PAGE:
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State to take over Stamford WIC services

August 21, 2018

STAMFORD — The mayor’s office says the city will soon stop administering the Special Supplemental Nutrition program for Women, Infants and Children due to rising costs and lack of grant funding.

In October, OPTIMUS Health Care will take over the program, which provides at least 4,000 Stamford residents with nutrition counseling, food benefits and referrals during all stages of pregnancy and early child rearing. Funding for the program is provided by the state health department through a federal grant.

According to a statement from the mayor’s office, the city is relinquishing its WIC grant to the state, which has hired OPTIMUS.

Elizabeth Carlson, special assistant to Mayor David Martin, said OPTIMUS, southwestern Connecticut’s largest primary health care services provider, is better equipped to use the grant.

“They will, for the foreseeable future, be located within the health department at Government Center,” Carlson said. “People will come here for these services, they’ll just be done by people who work for OPTIMUS. The goal is to have a seamless transition.”

Ted Jankowski, director of health, public safety and welfare, said the city appealed to the state for more grant funding as it has in previous years but was denied.

“We believe OPTIMUS is an excellent health care provider,” he said. “We believe the services to the community will be very good.”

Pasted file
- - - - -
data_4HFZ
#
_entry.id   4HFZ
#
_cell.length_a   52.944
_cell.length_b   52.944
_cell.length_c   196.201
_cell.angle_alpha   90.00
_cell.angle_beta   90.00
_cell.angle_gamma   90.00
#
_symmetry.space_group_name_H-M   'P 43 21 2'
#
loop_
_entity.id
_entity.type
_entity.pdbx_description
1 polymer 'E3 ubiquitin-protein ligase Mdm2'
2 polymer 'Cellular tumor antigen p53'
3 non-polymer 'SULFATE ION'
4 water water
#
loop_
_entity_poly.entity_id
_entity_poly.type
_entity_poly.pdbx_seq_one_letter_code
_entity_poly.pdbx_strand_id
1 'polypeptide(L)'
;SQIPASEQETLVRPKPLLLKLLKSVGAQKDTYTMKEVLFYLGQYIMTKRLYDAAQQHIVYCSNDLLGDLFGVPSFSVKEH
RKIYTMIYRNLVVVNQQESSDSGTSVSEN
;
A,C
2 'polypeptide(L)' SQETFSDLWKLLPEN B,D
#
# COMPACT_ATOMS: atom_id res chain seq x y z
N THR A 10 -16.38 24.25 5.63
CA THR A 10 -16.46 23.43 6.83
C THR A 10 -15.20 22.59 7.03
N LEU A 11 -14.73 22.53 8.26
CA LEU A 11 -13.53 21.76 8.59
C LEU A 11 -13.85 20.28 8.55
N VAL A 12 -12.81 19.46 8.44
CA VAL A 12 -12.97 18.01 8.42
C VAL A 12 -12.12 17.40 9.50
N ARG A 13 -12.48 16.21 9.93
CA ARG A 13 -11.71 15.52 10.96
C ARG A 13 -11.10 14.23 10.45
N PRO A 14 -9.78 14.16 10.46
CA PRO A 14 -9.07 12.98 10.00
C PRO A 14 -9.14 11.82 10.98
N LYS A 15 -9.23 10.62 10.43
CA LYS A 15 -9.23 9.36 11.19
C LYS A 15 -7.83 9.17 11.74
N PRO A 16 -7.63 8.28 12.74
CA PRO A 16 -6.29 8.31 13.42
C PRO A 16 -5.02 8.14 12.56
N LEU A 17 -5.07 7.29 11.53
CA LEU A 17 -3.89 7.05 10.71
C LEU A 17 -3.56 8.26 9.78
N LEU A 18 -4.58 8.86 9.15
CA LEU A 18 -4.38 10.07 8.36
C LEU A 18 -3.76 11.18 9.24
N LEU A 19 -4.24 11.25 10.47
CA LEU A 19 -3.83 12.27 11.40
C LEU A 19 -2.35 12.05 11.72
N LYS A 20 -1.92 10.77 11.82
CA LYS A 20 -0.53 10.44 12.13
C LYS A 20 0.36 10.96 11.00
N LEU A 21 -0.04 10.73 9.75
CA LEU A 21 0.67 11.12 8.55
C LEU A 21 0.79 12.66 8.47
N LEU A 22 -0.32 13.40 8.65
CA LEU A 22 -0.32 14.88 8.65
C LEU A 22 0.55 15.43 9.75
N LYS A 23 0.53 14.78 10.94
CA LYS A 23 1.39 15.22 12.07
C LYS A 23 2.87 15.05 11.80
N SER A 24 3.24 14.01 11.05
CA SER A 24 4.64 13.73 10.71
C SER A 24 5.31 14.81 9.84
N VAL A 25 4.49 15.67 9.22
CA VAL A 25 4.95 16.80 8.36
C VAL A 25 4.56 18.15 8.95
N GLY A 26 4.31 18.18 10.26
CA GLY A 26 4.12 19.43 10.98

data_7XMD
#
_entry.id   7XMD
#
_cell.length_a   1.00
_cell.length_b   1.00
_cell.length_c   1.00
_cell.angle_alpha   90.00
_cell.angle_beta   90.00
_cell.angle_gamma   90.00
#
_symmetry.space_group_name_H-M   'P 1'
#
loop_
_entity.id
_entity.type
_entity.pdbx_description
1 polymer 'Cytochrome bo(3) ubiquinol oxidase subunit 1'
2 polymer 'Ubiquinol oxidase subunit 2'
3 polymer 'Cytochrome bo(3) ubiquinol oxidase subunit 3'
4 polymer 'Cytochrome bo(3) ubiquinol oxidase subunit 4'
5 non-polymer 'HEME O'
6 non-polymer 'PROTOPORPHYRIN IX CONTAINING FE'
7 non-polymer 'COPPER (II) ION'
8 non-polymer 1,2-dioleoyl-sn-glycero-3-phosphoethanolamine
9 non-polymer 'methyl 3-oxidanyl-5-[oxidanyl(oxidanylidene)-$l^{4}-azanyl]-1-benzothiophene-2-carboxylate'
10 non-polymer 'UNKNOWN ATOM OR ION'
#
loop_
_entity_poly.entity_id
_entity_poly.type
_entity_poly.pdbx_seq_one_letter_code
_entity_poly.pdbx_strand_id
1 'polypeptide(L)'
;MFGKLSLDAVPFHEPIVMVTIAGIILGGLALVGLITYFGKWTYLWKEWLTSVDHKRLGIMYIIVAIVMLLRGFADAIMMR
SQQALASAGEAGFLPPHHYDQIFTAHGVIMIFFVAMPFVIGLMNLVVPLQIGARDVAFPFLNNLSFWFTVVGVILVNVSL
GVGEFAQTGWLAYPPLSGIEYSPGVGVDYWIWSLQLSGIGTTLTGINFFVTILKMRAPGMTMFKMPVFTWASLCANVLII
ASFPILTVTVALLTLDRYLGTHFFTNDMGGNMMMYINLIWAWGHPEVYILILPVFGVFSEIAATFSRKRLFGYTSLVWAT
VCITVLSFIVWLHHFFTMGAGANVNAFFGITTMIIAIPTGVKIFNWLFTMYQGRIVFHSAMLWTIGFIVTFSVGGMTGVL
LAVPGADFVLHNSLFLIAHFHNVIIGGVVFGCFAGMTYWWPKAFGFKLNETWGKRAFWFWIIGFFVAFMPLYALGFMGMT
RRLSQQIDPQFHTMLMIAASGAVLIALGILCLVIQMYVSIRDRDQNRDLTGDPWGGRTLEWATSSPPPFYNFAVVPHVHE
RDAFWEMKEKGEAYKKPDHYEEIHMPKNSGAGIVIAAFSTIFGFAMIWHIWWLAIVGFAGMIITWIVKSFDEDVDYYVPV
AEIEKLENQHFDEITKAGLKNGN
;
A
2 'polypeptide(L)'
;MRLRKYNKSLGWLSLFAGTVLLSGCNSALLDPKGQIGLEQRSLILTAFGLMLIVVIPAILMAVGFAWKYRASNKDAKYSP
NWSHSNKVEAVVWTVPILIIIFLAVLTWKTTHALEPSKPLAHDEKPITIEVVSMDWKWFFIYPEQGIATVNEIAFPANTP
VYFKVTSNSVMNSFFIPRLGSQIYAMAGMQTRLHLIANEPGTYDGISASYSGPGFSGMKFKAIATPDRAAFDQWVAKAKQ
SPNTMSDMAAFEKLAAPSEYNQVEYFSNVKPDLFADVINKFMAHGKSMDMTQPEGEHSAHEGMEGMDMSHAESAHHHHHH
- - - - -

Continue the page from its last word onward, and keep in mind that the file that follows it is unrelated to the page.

The city’s health department and OPTIMUS have previously worked together, according to the mayor’s office. Under the new arrangement, OPTIMUS will provide more programs to residents with expanded hours, the mayor’s office said.

“WIC services, the city was handling, but prenatal or after birth was handled by OPTIMUS,” Carlson said. “This brings it all into one.”

Jankowski said OPTIMUS has met with WIC city employees about applying for similar jobs with its company.

“I’m hopeful each employee will find continued employment with OPTIMUS,” Jankowski said. “The nutritionists and nutritionist aids have been very dedicated, ensuring that the needs of clients and the community were met.”

According to a statement from Ludwig Spinelli, CEO of OPTIMUS Health Care, combining these types of services has become common.

“There is a trend across the country in which prevention services are being carried out by health care service providers,” Spinelli said. “Combining WIC services with health care not only allows us to better treat our clients, but it also helps maximize scarce public dollars.”

erin.kayata@stamfordadvocate.com; (203) 964-2265; @erin_kayata

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